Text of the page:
Alberta is rich with energy resources in the form of
fossil fuels (oil, gas and coal). Unfortunately, when fossil fuels burn, they
release emissions containing greenhouse gases. Greenhouse gases, measured in carbon dioxide equivalents, build up in the atmosphere and can affect climate
and weather patterns. Global climate change, sometimes called global warming, is
considered to be a widespread effect of greenhouse gases.
One method to reduce greenhouse gas emissions is to find
cleaner burning fuels. Coupled with this burden is also the realization that
Alberta will eventually run out of fossil fuels, a non-renewable
resource, at some
point in the future. Alternative fuels produced from renewable resources, such as
cereal grains, oilseeds and forages, can be more sustainable and burn cleaner
than fossil fuels.
Ethanol is an example of a clean-burning fuel that can be
produced from the fermentation of cereal grains (wheat and barley). Compared
with other alternative fuels, ethanol performs well but has high production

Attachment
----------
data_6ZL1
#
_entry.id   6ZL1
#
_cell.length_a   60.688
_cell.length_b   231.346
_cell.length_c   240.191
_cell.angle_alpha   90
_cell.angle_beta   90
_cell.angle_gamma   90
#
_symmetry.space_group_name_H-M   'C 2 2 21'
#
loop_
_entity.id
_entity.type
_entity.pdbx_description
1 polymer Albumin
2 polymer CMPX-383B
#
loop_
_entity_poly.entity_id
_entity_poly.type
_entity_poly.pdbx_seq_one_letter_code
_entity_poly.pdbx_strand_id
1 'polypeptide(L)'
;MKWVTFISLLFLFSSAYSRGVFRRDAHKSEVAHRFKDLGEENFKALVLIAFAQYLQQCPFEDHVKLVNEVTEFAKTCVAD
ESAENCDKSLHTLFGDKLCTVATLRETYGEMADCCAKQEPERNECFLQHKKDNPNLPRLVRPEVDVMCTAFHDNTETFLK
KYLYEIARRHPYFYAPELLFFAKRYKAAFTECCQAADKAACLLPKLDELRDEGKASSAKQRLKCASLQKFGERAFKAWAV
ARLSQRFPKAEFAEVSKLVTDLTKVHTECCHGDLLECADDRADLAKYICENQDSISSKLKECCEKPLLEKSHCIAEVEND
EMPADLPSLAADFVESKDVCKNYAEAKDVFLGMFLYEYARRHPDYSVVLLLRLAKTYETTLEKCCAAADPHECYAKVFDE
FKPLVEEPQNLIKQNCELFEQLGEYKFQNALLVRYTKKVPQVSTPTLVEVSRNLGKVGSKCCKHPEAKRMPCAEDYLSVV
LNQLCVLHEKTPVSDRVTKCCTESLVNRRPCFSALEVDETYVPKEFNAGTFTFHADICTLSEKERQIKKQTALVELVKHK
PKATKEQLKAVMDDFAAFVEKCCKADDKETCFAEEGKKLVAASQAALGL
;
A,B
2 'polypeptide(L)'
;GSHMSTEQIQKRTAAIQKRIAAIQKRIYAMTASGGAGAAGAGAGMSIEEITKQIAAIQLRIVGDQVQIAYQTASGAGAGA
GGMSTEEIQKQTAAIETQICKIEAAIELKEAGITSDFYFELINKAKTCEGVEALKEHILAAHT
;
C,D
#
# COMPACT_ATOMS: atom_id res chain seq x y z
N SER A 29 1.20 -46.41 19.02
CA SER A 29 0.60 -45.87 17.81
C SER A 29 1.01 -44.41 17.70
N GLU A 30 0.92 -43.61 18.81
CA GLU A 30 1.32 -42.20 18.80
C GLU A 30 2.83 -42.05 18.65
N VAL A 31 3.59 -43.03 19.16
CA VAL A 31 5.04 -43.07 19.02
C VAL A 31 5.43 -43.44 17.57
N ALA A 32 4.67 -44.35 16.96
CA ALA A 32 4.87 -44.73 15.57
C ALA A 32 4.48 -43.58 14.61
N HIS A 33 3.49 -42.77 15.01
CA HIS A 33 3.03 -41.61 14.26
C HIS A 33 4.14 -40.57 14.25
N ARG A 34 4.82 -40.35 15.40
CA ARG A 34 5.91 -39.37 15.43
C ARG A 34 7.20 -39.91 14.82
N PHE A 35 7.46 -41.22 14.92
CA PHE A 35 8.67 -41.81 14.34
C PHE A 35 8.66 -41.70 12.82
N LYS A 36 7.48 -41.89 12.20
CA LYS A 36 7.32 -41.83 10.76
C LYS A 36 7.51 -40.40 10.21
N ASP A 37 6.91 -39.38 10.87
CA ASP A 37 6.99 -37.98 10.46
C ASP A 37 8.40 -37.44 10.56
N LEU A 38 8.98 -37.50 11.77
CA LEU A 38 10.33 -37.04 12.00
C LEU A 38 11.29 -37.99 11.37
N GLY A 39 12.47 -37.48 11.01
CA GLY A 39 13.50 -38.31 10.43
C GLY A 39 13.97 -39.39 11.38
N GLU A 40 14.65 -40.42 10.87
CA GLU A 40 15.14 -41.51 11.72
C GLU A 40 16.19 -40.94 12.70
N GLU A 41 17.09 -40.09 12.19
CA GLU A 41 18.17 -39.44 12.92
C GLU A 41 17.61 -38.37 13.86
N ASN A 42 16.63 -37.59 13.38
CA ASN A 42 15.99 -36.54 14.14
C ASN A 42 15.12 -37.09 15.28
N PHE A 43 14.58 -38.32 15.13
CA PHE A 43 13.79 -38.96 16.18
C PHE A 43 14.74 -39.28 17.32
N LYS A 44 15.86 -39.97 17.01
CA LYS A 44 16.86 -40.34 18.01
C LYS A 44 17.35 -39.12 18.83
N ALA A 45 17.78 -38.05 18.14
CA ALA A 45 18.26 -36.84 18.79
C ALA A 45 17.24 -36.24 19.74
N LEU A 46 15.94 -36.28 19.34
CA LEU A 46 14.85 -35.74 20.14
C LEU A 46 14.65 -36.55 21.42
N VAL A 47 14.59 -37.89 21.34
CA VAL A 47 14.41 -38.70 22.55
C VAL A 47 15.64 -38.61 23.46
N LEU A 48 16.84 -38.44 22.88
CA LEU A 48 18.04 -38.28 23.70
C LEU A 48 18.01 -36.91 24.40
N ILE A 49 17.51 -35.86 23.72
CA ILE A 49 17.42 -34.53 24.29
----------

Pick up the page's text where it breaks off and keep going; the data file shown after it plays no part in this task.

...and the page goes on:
costs. As a result, ethanol will most likely be used as a fuel additive to
improve the performance characteristics of gasoline. Gasoline containing ethanol
burns cleaner and releases less harmful exhaust gas emissions. A by-product of
ethanol production from grains is a high-protein livestock feed ingredient.
Biodiesel is another alternative fuel.
in diesel motors sharply reduces emissions, including particulates. Biodiesel is made from renewable resources, such as soybean,
canola or other oilseed and vegetable oil sources, through a simple refining
The current key biodiesel markets are mass transit, marine
vessels and other environmentally sensitive areas, such as mines. Biodiesel's potential
in these markets is still under investigation. However, over 100 cities around
the world have run demonstrations or test projects using biodiesel, involving
more than 1,000 buses and several million kilometres of travel. France is
currently the world's largest producer of biodiesel, using it as heating oil and
also in 50-percent blends with petroleum diesel. Biodiesel is undergoing
extensive testing in Canada and the United States. Currently, there are no
biodiesel production plants planned for Alberta.
Department of the Environment. State of the Environment Report, Terrestrial Ecosystems. Edmonton: n.p., 2001. With permission from Alberta Environment.